Cameron announces 26 new Tory peers in dissolution honours
David Cameron is facing accusations of "cronyism" after handing 26 peerages to former Tory ministers and aides.
The list includes ex-Tory leader William Hague and Mr Cameron's Downing Street "gatekeeper" Kate Fall.
The Lib Dems get 11 peers, with eight for Labour, making a total of 45 new Lords members, swelling the total size of the Upper House to 826.
The SNP branded it "a sorry list of rejected politicians, cronies and hangers-on with big chequebooks".
Downing Street said it was normal practice for prime ministers to recognise their aides in dissolution honours lists.
- Here is a full list of the new peers and those receiving other honours
Senior Labour figures to be elevated include former ministers David Blunkett, Alistair Darling and Tessa Jowell.
Lingerie entrepreneur Michelle Mone, who was recently appointed by the government to carry out a review into how best to encourage start-ups in areas of high unemployment, is to become a Conservative peer.
BBC Political Correspondent Chris Mason said Mr Cameron's decision to award a peerage to Douglas Hogg, who was at the centre of an expenses row over a £2,200 bill for cleaning his moat, is already fuelling tabloid fury.
The elevation of more Lib Dems than their entire cohort of MPs will raise an eyebrow or two as well, added our correspondent.
Seven Lib Dems who lost their seats or stood down at the general election have been elevated to the Lords, including former leader Sir Menzies Campbell, Sir Alan Beith and Lynne Featherstone.
Vince Cable and Danny Alexander, who are thought to have turned down the chance to enter the Lords, have been knighted.
There is also concern about the number of people now entitled to sit in the House of Lords - it is now the world's second largest legislative body after China's National People's Congress.
Labour MP Lucy Powell said: "David Cameron's promise to cut the cost of politics lies in tatters.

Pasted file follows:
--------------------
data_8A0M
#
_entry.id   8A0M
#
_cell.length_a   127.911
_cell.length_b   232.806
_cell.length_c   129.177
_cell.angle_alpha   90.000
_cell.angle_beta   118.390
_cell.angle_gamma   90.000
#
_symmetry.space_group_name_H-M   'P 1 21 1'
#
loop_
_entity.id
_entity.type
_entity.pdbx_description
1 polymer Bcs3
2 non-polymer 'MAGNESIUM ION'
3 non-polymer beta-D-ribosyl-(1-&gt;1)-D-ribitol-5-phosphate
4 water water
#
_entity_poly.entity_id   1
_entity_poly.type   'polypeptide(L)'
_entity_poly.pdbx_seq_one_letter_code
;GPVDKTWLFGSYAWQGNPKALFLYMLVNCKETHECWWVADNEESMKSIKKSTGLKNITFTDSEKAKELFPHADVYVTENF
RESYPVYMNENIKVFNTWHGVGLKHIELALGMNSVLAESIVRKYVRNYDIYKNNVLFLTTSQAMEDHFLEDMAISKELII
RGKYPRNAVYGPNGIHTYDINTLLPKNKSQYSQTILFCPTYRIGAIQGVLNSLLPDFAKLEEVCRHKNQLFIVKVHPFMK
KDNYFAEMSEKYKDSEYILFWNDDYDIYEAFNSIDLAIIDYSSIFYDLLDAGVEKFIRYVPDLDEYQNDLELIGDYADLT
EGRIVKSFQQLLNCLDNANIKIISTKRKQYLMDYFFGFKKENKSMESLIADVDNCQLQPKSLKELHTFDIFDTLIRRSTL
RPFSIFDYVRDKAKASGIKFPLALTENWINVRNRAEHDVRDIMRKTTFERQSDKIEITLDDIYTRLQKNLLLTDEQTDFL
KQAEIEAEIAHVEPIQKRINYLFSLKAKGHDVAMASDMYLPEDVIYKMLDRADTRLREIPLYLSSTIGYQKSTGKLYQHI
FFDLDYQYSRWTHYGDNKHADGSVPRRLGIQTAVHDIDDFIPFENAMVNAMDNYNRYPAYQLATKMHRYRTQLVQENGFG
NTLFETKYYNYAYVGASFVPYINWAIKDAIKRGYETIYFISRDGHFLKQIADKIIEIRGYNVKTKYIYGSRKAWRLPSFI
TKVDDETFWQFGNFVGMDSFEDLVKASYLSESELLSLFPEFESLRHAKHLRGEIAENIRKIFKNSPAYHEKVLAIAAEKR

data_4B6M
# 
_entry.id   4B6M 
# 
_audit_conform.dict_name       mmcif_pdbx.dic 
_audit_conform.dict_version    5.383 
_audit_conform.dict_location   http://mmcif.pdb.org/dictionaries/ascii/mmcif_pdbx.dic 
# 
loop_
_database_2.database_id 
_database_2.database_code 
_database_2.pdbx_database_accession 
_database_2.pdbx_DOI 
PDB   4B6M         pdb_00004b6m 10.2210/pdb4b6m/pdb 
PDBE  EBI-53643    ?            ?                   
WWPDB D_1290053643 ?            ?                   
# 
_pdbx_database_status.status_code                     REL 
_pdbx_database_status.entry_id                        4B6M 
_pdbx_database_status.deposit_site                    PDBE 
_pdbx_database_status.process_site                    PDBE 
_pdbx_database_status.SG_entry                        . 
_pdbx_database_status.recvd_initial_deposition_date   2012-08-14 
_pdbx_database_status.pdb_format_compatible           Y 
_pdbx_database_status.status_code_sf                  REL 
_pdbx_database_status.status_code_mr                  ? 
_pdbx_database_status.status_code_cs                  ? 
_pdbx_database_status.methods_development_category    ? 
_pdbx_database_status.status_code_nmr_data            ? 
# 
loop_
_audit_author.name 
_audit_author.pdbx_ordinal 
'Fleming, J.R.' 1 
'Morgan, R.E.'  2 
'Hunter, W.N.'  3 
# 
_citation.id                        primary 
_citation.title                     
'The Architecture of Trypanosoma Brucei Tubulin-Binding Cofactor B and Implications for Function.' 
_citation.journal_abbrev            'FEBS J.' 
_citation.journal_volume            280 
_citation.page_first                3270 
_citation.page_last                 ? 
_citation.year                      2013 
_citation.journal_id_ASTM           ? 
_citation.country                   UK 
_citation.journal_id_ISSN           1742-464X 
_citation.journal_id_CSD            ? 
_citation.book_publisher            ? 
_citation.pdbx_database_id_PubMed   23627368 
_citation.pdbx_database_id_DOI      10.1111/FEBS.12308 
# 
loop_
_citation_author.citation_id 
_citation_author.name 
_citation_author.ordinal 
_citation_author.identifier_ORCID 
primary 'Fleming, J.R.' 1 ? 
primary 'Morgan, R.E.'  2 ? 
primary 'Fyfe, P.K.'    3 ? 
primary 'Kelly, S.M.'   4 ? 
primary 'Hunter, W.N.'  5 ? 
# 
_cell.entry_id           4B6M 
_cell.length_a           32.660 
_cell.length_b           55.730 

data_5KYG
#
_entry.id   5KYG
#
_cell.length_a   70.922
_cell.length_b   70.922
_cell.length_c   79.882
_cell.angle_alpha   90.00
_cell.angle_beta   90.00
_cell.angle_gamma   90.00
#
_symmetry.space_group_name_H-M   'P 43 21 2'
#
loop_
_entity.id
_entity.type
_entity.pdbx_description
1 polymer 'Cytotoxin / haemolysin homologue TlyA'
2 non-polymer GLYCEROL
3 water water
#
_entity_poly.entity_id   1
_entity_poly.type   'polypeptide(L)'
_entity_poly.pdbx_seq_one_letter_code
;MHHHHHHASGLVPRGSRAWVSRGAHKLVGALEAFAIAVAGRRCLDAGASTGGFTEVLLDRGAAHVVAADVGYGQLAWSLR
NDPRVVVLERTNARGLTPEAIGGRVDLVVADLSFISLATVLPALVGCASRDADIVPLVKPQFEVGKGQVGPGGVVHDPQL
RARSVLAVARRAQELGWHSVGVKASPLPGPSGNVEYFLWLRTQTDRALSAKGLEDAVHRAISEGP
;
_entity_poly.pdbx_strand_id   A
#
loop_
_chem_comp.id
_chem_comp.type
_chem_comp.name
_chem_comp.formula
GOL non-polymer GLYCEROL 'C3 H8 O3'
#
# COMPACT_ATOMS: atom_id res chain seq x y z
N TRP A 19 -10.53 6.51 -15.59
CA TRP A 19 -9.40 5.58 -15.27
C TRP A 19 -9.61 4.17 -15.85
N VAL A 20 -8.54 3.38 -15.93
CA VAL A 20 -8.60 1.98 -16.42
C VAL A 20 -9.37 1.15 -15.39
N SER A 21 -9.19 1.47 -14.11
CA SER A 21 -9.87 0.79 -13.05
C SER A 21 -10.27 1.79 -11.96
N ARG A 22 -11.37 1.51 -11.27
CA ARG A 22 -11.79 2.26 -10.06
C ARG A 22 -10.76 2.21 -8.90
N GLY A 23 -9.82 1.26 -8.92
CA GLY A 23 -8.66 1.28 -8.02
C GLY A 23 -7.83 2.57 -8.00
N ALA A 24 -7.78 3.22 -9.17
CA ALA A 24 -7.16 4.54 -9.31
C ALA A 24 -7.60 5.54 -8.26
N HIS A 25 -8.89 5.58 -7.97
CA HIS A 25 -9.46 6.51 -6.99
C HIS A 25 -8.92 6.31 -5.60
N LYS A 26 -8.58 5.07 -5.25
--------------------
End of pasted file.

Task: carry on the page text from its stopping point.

"At the election the Tories said they would make the House of Lords smaller, but they have done the opposite, leaving taxpayers with a multimillion-pound bill for David Cameron's new peers."
Who is in the House of Lords?
- In 2014/15 the average daily attendance was 483 peers
- Members who certify that they have carried out "appropriate Parliamentary work" in Westminster are entitled to claim a tax-free daily allowance of £300
- They can choose to claim a lower rate of £150 for work away from Westminster or official visits
- According to the latest House of Lords Annual Report, net operating costs for the chamber totalled £94.4m for 2014-15
- Of this, £20.7m was spent on members' allowances and expenses
Meg Russell, of the constitution unit at University College London, said Mr Cameron had now appointed more peers than Margaret Thatcher did in 11 years as prime minister.
"They can't have office space, they can't get into the canteen. It's inefficient as well as being expensive," she told BBC News.
Mr Cameron has said there is "no point" reviving coalition efforts to reform the Upper House, which stalled acrimoniously following a Tory backbench rebellion.
He is seeking to boost his party's representation in the Lords, where he does not have a majority, to make it easier to get legislation through.
Downing Street said Mr Cameron was happy for Conservatives to take part in all-party talks looking at what more can be done to encourage peers to retire and also at limiting the amount of time peers are appointed to serve.
The prime minister has showered his backroom staff with honours, including OBEs and MBEs. Downing Street gardener Paul Schooling and catering assistants Alison Depass and Marjorie Wallace, were awarded the British Empire Medal (BEM) for "public service".
UKIP and the Greens both called for the House of Lords to be scrapped and replaced by an elected body.
Despite getting nearly four million votes at the general election, UKIP did not gain an extra peer to add to the three it already has.
The party's only MP in the Commons, Douglas Carswell, said the Upper House was "illegitimate" and full of "political placemen" who drew allowances "without doing a stroke of work".
"I think we need far-reaching reform," he told BBC News.
"Some of them even have criminal records and they can keep on drawing down £300 a day. My constituents would be outraged if they could see some of the things that go on in Westminster."
The Green Party's only member of the House of Lords, Baroness Jones, said: "It is disappointing, but sadly unsurprising, that this list is populated by the establishment parties who already dominate the Upper House, while the 1.1 million people who voted Green at the general election remain roundly ignored."
Commenting on his elevation to the Lords, former home secretary David Blunkett said he was "very pleased indeed to be offered the opportunity of continuing to make a contribution to public policy".
He added: "My mother would have felt this to be the equivalent of riding in a luxury limousine whereas today, it is more like standing room only on the top of an extremely busy double decker bus!
"Optimistically, it may well be possible to block or delay the worst elements of the Conservative programme where this was not explicitly detailed in their manifesto and therefore legitimised in the general election."